Say Goodbye to VGA in 5 Years

The VGA port, or Video Graphics Array, has been connecting monitors to computers since almost the birth of the computer. In recent years, displays and computers have begun to adapt the newer DisplayPort and HDMI technologies which allow for less space and power consumption and higher resolutions.

Intel and AMD have announced that they will stop support for VGA beginning in 2013 and expect the technology to die out by 2015, being replaced by DisplayPort and HDMI ports. We have already seen plenty of video cards stop supporting VGA and it is no surprise that the two giants of the computer world are beginning to do it as well. Getting rid of VGA means slimmer laptops that allow for a much more vibrant and clear high resolution display than the more than 20-year-old VGA.

Nick Knuppfer, Intel's spokesperson, told TechNewsWorld, "HDMI and DisplayPort are modern digital interfaces that support higher resolutions and screen sizes."

This move will result in a much quicker integration of DisplayPort and HDMI technologies which will lead to higher resolutions and modern interfaces on the displays of the future. Samsung, LG and Dell have already begun to integrate DisplayPort technology on their devices and are on-board with Intel and AMD's plans for the death of the VGA port.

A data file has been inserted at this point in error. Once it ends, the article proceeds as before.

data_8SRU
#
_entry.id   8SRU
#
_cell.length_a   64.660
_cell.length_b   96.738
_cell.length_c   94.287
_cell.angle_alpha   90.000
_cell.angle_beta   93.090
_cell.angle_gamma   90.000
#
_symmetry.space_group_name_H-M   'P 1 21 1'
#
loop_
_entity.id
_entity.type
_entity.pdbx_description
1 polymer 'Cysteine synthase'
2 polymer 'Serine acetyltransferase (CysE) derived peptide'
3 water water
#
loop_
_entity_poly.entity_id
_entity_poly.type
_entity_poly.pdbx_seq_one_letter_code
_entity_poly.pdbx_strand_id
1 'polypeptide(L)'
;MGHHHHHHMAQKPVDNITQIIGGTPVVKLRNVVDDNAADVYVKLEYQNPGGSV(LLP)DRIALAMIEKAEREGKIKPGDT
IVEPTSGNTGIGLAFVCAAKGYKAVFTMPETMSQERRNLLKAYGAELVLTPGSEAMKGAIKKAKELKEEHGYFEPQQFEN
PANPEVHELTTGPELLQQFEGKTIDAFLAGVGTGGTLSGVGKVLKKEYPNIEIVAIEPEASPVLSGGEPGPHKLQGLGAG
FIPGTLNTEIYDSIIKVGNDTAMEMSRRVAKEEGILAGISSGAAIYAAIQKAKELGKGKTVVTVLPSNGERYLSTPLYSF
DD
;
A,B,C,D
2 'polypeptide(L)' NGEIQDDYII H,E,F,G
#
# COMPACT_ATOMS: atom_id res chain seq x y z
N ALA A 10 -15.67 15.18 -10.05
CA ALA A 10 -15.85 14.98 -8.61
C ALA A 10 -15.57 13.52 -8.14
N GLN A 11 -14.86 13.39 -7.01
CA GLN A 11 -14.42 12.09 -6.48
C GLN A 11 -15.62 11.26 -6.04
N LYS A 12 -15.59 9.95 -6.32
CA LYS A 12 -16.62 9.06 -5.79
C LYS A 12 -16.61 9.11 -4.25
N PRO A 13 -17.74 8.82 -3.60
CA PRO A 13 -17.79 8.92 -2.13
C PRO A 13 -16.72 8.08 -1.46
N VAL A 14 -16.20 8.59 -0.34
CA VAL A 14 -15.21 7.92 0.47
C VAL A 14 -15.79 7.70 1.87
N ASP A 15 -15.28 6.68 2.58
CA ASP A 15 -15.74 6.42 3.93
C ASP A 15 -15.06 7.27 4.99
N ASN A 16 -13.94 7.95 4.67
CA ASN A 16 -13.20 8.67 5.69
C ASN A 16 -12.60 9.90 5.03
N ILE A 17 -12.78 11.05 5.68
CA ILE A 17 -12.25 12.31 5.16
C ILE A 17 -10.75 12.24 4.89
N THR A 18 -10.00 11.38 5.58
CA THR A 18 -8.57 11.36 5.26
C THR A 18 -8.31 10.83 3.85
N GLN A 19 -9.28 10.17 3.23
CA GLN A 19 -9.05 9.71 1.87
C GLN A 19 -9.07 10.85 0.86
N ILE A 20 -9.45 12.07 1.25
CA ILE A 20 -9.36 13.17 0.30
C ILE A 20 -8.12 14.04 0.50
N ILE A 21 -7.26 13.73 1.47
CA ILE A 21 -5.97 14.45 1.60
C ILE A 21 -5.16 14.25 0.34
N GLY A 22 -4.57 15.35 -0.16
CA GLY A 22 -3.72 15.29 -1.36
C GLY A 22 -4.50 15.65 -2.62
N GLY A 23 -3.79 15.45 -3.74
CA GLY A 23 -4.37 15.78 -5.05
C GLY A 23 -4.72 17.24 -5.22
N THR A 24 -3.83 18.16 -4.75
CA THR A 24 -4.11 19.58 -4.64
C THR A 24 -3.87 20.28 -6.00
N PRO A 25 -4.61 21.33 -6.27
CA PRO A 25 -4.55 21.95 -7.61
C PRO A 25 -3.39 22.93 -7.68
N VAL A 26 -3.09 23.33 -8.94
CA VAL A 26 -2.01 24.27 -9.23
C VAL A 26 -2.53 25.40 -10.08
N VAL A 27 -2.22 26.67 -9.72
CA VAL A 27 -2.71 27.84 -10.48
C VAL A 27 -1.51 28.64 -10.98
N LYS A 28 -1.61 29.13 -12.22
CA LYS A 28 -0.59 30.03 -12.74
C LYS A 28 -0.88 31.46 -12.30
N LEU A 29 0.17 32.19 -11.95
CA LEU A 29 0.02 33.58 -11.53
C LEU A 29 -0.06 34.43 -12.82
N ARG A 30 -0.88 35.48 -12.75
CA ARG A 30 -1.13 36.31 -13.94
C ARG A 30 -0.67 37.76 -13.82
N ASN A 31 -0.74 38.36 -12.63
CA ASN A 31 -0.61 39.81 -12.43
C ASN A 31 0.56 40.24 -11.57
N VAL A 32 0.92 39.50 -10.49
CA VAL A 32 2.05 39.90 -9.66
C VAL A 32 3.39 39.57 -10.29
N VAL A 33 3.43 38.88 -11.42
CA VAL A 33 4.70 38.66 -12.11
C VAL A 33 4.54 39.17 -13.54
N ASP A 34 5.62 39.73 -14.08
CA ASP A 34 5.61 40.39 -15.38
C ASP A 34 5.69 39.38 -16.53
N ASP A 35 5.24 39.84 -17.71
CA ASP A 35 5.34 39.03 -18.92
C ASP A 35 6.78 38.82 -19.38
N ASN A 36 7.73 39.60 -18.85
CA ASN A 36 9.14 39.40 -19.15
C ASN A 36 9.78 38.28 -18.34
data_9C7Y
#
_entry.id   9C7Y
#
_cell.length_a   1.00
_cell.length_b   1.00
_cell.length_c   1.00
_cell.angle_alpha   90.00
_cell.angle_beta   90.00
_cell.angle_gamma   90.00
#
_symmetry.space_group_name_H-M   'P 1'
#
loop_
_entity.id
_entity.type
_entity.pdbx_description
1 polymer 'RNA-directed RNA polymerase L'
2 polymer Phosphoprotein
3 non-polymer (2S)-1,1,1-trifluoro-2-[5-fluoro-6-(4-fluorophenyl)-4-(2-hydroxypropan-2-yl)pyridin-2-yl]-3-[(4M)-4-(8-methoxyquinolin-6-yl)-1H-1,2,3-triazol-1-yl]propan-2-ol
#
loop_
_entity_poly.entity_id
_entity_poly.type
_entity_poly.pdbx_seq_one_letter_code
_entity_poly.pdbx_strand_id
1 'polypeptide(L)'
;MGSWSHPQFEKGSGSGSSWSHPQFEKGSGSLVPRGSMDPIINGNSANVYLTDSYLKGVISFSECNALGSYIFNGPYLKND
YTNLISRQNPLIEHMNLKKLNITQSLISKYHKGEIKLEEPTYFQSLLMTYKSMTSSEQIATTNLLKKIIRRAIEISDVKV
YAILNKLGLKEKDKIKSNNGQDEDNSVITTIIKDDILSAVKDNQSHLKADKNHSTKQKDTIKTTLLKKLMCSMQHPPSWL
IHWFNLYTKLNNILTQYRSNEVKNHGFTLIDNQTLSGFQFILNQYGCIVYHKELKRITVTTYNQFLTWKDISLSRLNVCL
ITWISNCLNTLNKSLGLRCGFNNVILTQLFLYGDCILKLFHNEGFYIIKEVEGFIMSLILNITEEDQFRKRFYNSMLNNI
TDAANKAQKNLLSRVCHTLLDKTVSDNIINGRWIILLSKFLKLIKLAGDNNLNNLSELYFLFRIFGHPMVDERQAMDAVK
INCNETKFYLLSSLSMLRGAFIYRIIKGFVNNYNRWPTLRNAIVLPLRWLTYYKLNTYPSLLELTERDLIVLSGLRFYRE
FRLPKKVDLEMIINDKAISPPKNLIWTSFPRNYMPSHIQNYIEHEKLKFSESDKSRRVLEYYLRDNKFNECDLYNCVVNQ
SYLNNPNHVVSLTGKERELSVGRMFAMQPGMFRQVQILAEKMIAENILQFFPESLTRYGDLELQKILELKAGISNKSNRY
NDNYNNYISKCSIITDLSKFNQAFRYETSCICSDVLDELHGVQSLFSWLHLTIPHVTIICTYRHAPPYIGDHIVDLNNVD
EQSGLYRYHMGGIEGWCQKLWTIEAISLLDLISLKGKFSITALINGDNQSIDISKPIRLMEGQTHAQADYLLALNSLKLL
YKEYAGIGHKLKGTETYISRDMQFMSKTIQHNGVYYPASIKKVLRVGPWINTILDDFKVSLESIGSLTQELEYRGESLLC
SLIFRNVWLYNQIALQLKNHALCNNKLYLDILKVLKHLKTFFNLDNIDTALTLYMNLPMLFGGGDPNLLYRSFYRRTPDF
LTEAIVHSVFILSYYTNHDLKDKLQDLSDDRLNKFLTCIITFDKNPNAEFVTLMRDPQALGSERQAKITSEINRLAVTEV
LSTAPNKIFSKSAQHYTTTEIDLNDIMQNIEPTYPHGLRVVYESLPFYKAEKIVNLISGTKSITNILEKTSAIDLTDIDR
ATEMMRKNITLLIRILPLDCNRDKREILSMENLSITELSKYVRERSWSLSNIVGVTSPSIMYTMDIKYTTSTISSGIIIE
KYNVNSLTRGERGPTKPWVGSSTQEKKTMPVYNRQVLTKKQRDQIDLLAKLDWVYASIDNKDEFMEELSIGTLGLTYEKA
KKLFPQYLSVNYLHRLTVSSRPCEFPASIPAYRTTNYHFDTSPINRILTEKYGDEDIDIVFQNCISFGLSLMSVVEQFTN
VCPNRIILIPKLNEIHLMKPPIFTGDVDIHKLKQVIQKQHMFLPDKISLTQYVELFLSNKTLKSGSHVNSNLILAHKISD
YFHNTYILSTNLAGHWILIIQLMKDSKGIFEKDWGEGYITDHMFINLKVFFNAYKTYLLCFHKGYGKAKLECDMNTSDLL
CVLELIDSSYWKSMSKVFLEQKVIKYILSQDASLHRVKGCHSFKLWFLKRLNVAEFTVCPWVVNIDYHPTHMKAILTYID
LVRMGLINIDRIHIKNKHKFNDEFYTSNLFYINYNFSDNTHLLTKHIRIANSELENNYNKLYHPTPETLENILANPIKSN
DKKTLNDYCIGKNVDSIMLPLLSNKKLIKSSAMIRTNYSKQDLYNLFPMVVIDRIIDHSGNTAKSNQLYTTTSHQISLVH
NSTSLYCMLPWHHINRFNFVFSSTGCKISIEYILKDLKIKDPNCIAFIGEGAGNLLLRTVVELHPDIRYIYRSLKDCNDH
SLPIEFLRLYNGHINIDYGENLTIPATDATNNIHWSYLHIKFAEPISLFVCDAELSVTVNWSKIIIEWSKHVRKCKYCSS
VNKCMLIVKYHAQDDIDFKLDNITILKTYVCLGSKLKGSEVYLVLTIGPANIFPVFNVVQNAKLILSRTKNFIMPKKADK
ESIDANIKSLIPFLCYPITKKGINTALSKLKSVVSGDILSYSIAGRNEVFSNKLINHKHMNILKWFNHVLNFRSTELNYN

Despite the adaptation of newer technology, the 5-volt requirement on VGA ports would actually result in an overall increase in cost and PCB real estate. Because newer CPUs and GPUs are migrating below 45nm CMOS processes, supporting the VGA port would be difficult and likely result in moving the port off of the chip.

It's always a bittersweet type of feeling to see old technology go, but VGA's death will be for the best. What do you guys think? Anyone still using a VGA port?

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  • N19h7M4r3
    Me lol... i've got a 17" gateway monitor from back in the days... xD it works fine... but it takes up to much space, i've started to save up money for a nice LED LCD to clean up my desk lol.
  • balev
    Yeah, I'm moving to LED too. The quality is far better.
  • aje21
    What about DVI?
    Still using VGA as it's so common on basic LCD monitors.